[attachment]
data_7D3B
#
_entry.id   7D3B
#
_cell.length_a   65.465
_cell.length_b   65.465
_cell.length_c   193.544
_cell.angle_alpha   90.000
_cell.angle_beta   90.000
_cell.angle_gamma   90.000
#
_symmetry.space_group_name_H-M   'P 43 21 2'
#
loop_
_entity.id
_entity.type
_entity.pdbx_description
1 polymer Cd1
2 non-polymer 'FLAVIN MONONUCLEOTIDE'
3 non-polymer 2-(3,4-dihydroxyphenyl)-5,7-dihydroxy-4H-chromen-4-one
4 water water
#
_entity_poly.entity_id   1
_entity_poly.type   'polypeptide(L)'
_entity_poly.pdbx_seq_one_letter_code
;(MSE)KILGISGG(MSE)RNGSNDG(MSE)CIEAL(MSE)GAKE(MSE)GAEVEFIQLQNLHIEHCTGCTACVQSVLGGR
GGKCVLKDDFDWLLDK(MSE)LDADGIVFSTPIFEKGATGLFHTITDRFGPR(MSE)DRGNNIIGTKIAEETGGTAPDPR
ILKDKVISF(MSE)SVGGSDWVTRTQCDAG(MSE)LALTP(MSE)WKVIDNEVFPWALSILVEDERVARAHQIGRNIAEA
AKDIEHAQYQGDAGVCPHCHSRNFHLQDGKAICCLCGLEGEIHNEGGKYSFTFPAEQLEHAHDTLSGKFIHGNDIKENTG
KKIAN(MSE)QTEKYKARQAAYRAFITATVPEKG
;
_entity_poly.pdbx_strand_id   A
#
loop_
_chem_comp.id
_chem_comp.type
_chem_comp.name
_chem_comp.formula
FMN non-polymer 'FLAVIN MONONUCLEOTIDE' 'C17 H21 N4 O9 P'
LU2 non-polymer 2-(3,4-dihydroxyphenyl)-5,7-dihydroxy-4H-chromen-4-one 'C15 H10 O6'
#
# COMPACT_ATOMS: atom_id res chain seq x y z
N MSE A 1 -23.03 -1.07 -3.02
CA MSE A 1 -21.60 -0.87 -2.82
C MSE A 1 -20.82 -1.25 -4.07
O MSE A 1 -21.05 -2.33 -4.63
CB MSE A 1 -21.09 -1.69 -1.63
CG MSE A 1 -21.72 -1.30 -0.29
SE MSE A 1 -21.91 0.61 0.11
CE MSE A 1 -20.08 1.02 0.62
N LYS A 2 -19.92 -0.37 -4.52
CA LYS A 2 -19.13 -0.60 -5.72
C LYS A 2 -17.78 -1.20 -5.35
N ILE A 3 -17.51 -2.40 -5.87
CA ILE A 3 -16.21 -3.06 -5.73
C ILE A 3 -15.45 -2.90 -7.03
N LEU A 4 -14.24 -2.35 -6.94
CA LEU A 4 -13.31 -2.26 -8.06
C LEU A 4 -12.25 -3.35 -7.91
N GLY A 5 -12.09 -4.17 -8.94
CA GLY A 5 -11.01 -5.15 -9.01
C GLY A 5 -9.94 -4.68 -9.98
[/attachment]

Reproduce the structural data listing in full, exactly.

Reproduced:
data_7D3B
#
_entry.id   7D3B
#
_cell.length_a   65.465
_cell.length_b   65.465
_cell.length_c   193.544
_cell.angle_alpha   90.000
_cell.angle_beta   90.000
_cell.angle_gamma   90.000
#
_symmetry.space_group_name_H-M   'P 43 21 2'
#
loop_
_entity.id
_entity.type
_entity.pdbx_description
1 polymer Cd1
2 non-polymer 'FLAVIN MONONUCLEOTIDE'
3 non-polymer 2-(3,4-dihydroxyphenyl)-5,7-dihydroxy-4H-chromen-4-one
4 water water
#
_entity_poly.entity_id   1
_entity_poly.type   'polypeptide(L)'
_entity_poly.pdbx_seq_one_letter_code
;(MSE)KILGISGG(MSE)RNGSNDG(MSE)CIEAL(MSE)GAKE(MSE)GAEVEFIQLQNLHIEHCTGCTACVQSVLGGR
GGKCVLKDDFDWLLDK(MSE)LDADGIVFSTPIFEKGATGLFHTITDRFGPR(MSE)DRGNNIIGTKIAEETGGTAPDPR
ILKDKVISF(MSE)SVGGSDWVTRTQCDAG(MSE)LALTP(MSE)WKVIDNEVFPWALSILVEDERVARAHQIGRNIAEA
AKDIEHAQYQGDAGVCPHCHSRNFHLQDGKAICCLCGLEGEIHNEGGKYSFTFPAEQLEHAHDTLSGKFIHGNDIKENTG
KKIAN(MSE)QTEKYKARQAAYRAFITATVPEKG
;
_entity_poly.pdbx_strand_id   A
#
loop_
_chem_comp.id
_chem_comp.type
_chem_comp.name
_chem_comp.formula
FMN non-polymer 'FLAVIN MONONUCLEOTIDE' 'C17 H21 N4 O9 P'
LU2 non-polymer 2-(3,4-dihydroxyphenyl)-5,7-dihydroxy-4H-chromen-4-one 'C15 H10 O6'
#
# COMPACT_ATOMS: atom_id res chain seq x y z
N MSE A 1 -23.03 -1.07 -3.02
CA MSE A 1 -21.60 -0.87 -2.82
C MSE A 1 -20.82 -1.25 -4.07
O MSE A 1 -21.05 -2.33 -4.63
CB MSE A 1 -21.09 -1.69 -1.63
CG MSE A 1 -21.72 -1.30 -0.29
SE MSE A 1 -21.91 0.61 0.11
CE MSE A 1 -20.08 1.02 0.62
N LYS A 2 -19.92 -0.37 -4.52
CA LYS A 2 -19.13 -0.60 -5.72
C LYS A 2 -17.78 -1.20 -5.35
N ILE A 3 -17.51 -2.40 -5.87
CA ILE A 3 -16.21 -3.06 -5.73
C ILE A 3 -15.45 -2.90 -7.03
N LEU A 4 -14.24 -2.35 -6.94
CA LEU A 4 -13.31 -2.26 -8.06
C LEU A 4 -12.25 -3.35 -7.91
N GLY A 5 -12.09 -4.17 -8.94
CA GLY A 5 -11.01 -5.15 -9.01
C GLY A 5 -9.94 -4.68 -9.98